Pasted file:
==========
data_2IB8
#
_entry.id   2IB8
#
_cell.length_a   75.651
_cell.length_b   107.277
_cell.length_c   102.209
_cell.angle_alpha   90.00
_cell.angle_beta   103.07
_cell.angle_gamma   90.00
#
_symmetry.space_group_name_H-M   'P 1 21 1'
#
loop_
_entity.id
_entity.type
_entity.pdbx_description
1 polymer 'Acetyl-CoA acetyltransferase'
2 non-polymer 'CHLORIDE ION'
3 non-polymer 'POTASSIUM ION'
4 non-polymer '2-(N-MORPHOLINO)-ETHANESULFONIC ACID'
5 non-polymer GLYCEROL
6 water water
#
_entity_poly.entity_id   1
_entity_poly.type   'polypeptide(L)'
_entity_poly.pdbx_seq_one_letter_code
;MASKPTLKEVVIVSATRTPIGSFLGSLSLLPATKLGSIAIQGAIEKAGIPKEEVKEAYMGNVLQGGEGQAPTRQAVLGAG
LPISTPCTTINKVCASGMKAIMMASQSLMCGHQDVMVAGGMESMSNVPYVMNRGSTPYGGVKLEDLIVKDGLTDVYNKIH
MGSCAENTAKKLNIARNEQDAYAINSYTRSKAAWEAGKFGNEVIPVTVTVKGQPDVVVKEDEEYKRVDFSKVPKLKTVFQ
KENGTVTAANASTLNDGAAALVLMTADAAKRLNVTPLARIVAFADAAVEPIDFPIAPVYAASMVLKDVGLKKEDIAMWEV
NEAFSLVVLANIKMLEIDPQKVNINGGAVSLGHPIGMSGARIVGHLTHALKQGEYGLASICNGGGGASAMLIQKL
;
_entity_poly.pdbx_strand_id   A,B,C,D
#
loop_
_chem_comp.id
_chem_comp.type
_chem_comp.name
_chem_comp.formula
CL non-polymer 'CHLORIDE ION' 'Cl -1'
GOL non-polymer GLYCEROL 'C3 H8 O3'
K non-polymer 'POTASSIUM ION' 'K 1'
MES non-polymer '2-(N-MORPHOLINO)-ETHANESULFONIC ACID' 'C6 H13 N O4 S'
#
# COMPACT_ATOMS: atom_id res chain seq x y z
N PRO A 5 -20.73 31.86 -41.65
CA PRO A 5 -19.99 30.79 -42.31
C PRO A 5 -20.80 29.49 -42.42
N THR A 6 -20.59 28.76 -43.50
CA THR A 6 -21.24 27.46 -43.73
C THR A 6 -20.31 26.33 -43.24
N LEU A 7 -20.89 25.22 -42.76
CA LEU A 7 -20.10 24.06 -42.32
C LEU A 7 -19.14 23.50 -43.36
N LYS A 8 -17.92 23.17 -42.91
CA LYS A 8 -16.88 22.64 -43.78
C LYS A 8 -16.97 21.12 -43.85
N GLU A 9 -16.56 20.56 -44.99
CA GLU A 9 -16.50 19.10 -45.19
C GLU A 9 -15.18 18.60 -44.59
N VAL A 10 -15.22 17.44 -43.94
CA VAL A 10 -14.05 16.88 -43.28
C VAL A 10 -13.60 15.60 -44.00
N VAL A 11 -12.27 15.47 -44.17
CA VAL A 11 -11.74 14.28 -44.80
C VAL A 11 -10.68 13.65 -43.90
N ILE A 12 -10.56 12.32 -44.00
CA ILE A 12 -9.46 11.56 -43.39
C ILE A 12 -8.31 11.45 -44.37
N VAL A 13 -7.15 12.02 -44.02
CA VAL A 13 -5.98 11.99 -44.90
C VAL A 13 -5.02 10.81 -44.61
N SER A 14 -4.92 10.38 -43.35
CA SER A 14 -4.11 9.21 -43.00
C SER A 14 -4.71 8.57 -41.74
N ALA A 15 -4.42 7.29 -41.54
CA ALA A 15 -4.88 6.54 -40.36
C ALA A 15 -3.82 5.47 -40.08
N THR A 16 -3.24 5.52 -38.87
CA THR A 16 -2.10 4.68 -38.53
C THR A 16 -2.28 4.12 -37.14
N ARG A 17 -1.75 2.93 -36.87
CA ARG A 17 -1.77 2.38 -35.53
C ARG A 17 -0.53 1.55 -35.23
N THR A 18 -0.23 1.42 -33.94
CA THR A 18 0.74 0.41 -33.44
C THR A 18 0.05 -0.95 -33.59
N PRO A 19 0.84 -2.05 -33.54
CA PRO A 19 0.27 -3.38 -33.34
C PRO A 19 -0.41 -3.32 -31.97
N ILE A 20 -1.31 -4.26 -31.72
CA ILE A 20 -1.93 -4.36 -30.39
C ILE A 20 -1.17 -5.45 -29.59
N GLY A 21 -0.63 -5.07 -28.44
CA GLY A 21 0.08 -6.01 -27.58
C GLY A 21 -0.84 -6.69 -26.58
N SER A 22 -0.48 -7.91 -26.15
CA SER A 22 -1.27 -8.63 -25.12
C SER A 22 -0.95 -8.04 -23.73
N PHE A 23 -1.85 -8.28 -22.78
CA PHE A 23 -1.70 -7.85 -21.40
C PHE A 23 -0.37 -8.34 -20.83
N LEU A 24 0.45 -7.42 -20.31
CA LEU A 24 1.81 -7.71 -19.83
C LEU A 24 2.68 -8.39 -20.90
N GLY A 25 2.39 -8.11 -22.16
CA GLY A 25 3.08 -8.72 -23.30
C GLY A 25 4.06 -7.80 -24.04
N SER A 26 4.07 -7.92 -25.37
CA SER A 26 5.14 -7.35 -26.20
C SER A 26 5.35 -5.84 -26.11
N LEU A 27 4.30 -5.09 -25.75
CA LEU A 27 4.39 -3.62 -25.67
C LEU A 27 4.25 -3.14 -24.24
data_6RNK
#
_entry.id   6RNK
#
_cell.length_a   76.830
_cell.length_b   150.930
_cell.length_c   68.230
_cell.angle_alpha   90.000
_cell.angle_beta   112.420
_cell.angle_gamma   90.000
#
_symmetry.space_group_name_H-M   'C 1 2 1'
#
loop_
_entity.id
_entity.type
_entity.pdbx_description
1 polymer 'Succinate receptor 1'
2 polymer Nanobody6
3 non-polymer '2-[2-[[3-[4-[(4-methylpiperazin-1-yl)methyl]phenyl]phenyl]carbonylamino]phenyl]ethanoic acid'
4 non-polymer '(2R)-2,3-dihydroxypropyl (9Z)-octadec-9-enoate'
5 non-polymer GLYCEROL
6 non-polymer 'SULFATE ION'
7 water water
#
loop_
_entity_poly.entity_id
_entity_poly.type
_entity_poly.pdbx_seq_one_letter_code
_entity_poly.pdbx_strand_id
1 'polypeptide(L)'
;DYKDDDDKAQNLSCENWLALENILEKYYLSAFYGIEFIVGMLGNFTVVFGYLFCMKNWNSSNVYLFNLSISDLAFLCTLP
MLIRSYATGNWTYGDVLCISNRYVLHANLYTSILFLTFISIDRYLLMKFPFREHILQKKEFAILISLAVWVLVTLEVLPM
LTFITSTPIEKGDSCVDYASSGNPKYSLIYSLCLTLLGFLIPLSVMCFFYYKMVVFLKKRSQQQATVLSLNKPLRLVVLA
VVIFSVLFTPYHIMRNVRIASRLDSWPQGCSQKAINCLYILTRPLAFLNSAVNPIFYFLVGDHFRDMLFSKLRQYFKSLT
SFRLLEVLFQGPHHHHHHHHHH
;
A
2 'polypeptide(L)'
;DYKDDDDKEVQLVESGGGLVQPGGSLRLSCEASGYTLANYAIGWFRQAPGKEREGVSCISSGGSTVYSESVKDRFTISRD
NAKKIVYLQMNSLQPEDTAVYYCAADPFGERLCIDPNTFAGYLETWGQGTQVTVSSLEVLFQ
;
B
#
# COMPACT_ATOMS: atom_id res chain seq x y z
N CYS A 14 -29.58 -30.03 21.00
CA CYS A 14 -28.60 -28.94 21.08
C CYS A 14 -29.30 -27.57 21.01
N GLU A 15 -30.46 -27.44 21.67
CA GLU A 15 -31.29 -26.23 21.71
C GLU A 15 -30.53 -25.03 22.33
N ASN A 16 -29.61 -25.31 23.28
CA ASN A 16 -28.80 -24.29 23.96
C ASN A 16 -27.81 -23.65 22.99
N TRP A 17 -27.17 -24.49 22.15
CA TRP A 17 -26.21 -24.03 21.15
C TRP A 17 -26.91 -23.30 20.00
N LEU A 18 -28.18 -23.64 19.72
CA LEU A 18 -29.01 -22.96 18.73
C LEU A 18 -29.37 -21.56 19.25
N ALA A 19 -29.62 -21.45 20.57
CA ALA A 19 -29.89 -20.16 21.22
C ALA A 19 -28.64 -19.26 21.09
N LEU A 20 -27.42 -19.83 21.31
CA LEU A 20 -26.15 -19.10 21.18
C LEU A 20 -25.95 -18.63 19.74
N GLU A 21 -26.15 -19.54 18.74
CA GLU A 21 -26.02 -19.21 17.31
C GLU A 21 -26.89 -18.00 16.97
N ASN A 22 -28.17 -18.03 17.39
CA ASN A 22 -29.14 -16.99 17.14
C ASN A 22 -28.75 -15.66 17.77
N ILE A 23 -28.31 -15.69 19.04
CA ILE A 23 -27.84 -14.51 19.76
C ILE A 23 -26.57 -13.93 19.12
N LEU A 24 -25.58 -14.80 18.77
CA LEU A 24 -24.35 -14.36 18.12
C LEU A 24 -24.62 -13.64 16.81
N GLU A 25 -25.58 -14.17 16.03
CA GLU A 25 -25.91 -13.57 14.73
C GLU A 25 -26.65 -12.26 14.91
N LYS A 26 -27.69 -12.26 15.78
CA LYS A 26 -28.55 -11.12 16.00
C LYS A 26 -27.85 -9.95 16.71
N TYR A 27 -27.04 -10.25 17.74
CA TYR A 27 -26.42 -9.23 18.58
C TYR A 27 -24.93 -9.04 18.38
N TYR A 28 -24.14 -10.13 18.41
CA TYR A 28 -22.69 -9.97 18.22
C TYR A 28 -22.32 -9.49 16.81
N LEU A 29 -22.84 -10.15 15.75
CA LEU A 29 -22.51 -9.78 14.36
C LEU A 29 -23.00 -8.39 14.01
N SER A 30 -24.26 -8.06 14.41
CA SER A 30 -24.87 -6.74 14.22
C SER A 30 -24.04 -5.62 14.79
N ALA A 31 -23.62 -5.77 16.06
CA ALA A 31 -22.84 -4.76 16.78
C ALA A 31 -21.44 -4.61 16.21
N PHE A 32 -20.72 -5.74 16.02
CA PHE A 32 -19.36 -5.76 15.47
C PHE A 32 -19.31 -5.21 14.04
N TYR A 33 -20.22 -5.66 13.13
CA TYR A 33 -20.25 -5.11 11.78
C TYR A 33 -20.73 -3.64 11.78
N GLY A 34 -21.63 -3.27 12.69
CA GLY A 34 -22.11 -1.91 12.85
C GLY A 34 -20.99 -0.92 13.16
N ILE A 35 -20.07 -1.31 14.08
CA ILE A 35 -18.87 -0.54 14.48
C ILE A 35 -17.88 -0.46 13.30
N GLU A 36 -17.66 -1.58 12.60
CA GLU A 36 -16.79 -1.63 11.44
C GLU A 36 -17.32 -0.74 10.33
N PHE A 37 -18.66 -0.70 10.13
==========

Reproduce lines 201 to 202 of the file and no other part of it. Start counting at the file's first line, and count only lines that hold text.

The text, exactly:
CA TYR A 27 -26.42 -9.23 18.58
C TYR A 27 -24.93 -9.04 18.38